Knowing the entire benefits package – including salary, retirement account options and employer contributions, health insurance, and any other perks such as a fitness reimbursement – will help you get the full picture and make it easier to figure out if it’s the right fit for you.
Salemi recommends taking a close look at health insurance options – specifically, what your out-of-pocket expenses could be on the offered plans. It’s helpful to have that info if you’re comparing offers from two different companies and are trying to figure out which is more financially desirable.
6. What is your position on remote working?
The Covid-19 pandemic has changed the workplace landscape in many ways, and for a lot of industries, some level of remote working is here to stay. That’s good news for many people, whether it’s because they need flexibility around family life or want to pursue a career in an industry that’s normally concentrated in another city or state. If a flexible working arrangement is important to you, you’ll want to ask about the policy during the interview process.
“A lot of jobs are putting whether a job will be remote or required to be in-person right in the job description because it’s a way to screen candidates,” Woodruff-Santos says. But a lot of employers may not mention it, despite being open to a remote candidate. So, ask.
If you’re a parent and feel comfortable sharing that in the interview process, Woodruff-Santos suggests asking something along the lines of, “Are there a lot of working parents at your company? If so, how does your company support them?” This can be a way into talking about flexible scheduling in general (beyond just remote or not).
Similarly, ask if there’s a certain schedule you need to adhere to. This might be even more important if the job is remote and your office is located in a different time zone, Woodruff-Santos notes.
7. Is there a policy on outside employment?
Side hustles are more ubiquitous than ever these days. According to Woodruff-Santos, this is an area where you have to use your best judgment. If your side hustle or business could potentially compete with your day job, you might be required to disclose that, she says.
Even if your side business is completely unrelated to your day job, if there’s a certain time of day you need to focus on it, you should be upfront about it to ensure your potential boss is flexible with you using that time.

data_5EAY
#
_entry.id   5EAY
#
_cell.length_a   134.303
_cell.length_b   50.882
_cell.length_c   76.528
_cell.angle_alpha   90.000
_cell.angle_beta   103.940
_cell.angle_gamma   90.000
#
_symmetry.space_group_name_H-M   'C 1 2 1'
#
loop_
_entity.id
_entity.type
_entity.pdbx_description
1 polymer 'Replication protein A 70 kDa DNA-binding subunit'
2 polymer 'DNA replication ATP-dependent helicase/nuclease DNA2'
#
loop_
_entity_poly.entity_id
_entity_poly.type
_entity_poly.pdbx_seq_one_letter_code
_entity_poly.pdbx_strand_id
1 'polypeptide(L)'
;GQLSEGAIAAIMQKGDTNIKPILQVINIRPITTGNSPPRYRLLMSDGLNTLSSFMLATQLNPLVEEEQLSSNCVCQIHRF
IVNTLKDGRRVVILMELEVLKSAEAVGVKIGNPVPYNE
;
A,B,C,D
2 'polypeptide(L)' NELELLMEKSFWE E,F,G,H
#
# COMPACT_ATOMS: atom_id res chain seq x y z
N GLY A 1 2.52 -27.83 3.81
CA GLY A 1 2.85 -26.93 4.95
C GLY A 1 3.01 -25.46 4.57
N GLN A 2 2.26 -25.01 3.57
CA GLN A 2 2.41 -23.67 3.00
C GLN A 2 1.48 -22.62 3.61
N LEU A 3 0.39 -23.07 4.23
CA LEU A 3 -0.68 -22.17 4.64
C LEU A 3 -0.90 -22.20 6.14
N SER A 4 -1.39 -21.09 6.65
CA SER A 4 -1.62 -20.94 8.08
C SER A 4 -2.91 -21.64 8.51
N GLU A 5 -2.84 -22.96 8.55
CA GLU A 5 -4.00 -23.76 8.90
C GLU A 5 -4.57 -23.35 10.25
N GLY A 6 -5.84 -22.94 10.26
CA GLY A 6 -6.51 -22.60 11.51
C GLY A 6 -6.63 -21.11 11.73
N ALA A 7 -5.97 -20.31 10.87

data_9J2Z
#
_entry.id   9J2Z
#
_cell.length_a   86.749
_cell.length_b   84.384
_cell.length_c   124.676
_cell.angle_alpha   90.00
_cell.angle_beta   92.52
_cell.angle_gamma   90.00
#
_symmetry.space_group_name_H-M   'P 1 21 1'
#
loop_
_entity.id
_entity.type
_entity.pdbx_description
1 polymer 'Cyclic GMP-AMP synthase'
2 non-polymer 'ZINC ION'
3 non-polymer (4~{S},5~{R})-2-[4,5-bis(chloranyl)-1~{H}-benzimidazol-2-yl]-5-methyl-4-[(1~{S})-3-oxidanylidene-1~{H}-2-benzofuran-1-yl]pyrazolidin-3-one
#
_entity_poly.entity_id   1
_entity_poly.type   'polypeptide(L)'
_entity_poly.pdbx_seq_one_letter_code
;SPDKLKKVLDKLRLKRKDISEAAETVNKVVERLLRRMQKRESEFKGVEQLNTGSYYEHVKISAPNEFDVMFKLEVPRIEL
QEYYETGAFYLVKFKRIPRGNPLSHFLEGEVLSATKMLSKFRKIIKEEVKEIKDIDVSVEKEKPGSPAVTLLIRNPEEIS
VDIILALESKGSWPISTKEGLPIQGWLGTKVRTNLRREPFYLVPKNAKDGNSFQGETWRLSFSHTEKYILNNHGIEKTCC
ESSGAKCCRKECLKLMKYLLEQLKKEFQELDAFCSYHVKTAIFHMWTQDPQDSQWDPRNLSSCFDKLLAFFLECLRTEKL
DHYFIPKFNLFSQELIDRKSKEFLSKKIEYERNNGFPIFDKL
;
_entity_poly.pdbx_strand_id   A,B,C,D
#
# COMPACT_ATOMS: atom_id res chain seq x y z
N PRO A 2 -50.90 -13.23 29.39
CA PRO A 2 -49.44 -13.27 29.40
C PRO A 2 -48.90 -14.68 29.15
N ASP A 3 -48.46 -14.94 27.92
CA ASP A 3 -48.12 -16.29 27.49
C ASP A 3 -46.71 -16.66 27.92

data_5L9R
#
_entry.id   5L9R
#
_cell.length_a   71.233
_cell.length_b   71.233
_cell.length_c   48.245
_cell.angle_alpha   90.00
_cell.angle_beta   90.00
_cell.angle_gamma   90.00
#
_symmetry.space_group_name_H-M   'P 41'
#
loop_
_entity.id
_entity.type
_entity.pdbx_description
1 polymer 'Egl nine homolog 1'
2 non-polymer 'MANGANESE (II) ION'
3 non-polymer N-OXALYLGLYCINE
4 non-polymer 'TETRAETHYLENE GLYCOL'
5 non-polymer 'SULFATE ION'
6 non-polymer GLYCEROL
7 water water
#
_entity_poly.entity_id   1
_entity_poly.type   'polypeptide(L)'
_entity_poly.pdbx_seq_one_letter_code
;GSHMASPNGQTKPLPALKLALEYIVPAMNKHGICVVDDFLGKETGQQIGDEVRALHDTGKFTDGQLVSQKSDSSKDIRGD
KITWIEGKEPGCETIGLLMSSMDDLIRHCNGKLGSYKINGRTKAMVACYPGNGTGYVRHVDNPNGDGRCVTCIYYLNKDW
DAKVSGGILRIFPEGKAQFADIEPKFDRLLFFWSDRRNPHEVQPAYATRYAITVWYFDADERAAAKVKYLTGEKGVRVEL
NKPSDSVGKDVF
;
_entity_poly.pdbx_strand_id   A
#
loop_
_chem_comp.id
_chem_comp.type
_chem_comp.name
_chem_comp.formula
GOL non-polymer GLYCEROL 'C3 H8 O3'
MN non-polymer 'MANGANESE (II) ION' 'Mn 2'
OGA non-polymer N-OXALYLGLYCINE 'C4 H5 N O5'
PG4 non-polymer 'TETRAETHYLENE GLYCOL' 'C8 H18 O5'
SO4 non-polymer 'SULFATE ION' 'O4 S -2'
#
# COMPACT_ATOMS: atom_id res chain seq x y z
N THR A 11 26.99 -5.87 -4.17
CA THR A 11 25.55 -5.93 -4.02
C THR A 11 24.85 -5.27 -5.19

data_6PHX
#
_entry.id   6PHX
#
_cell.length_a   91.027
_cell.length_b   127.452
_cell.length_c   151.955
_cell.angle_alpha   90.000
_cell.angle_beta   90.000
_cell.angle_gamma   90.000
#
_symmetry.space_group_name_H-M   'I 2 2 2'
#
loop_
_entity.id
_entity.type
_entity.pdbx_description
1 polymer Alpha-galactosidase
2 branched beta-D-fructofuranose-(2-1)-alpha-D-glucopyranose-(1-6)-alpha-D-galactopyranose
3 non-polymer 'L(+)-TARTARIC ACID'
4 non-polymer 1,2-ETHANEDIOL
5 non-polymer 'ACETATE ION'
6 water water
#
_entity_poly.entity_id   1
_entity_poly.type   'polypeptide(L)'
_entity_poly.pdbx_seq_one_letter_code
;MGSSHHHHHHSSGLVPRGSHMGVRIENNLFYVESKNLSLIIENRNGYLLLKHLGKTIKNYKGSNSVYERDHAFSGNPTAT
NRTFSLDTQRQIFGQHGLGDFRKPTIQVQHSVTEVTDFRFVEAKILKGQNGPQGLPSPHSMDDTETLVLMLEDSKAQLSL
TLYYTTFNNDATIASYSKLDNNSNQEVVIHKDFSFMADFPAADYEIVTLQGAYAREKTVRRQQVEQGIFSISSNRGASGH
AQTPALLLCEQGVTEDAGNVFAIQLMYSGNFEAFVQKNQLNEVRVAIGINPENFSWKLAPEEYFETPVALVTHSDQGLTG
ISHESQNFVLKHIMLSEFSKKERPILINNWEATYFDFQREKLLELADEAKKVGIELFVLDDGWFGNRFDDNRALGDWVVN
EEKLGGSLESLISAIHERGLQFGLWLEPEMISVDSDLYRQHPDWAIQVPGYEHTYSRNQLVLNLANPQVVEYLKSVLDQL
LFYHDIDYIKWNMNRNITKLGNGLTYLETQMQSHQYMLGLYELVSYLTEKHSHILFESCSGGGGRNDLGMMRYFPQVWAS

If you do bring it up, it’s important to also make it clear that you’re determined to provide the same level of great work for the company that you would otherwise. “You have to try to do that carefully because you don’t want to give the impression that you are not fully committed to the job,” Woodruff-Santos says. “But I think the pandemic has changed the way Americans work and earn money, and forward-thinking hiring managers shouldn’t be intimidated by an employee who has other stuff going on.”
8. Can I have some time to review your offer?
Once you’ve made it to the final stage of the interview process and have received an offer, don’t be too hasty in accepting it immediately, Woodruff-Santos says. “If you don’t really talk about salary in an interview and then they say you’re their preferred candidate and extend an offer, that’s not the end, but rather the beginning of the negotiation,” she says.
“From there, I think it’s really important to ask for time to review their offer and then ask for a phone call and then counter-offer or have a discussion about the compensation,” Woodruff-Santos says. “If you’ve gotten to that stage already, they clearly want to work with you, and it will take a lot of trouble for them to go back to the drawing board and find another candidate.”
It can be easy to let imposter syndrome get the best of you and nudge you to say yes immediately, so remember that the company wants you and you deserve time to fully analyse the offer and make sure you’re getting what you deserve.
This article was originally published on SELF.